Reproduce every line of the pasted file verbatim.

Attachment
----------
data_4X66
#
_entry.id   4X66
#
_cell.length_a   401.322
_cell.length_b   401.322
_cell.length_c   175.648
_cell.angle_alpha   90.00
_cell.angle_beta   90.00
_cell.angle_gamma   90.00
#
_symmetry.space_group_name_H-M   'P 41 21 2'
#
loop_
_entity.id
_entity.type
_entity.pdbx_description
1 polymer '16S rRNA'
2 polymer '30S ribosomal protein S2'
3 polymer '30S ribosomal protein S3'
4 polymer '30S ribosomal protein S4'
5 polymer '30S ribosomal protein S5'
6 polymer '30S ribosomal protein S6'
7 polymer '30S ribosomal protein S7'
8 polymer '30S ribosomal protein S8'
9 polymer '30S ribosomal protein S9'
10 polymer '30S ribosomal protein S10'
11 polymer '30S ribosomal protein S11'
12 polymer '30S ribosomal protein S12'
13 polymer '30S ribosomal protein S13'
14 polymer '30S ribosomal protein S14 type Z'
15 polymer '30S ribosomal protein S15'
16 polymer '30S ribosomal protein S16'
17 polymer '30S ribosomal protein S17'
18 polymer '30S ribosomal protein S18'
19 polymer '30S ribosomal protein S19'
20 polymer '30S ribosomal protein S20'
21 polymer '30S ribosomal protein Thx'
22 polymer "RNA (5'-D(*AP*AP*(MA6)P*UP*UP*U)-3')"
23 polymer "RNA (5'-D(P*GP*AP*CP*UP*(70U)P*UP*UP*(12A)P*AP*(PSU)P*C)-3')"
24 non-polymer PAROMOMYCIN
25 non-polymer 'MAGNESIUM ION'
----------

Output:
data_4X66
#
_entry.id   4X66
#
_cell.length_a   401.322
_cell.length_b   401.322
_cell.length_c   175.648
_cell.angle_alpha   90.00
_cell.angle_beta   90.00
_cell.angle_gamma   90.00
#
_symmetry.space_group_name_H-M   'P 41 21 2'
#
loop_
_entity.id
_entity.type
_entity.pdbx_description
1 polymer '16S rRNA'
2 polymer '30S ribosomal protein S2'
3 polymer '30S ribosomal protein S3'
4 polymer '30S ribosomal protein S4'
5 polymer '30S ribosomal protein S5'
6 polymer '30S ribosomal protein S6'
7 polymer '30S ribosomal protein S7'
8 polymer '30S ribosomal protein S8'
9 polymer '30S ribosomal protein S9'
10 polymer '30S ribosomal protein S10'
11 polymer '30S ribosomal protein S11'
12 polymer '30S ribosomal protein S12'
13 polymer '30S ribosomal protein S13'
14 polymer '30S ribosomal protein S14 type Z'
15 polymer '30S ribosomal protein S15'
16 polymer '30S ribosomal protein S16'
17 polymer '30S ribosomal protein S17'
18 polymer '30S ribosomal protein S18'
19 polymer '30S ribosomal protein S19'
20 polymer '30S ribosomal protein S20'
21 polymer '30S ribosomal protein Thx'
22 polymer "RNA (5'-D(*AP*AP*(MA6)P*UP*UP*U)-3')"
23 polymer "RNA (5'-D(P*GP*AP*CP*UP*(70U)P*UP*UP*(12A)P*AP*(PSU)P*C)-3')"
24 non-polymer PAROMOMYCIN
25 non-polymer 'MAGNESIUM ION'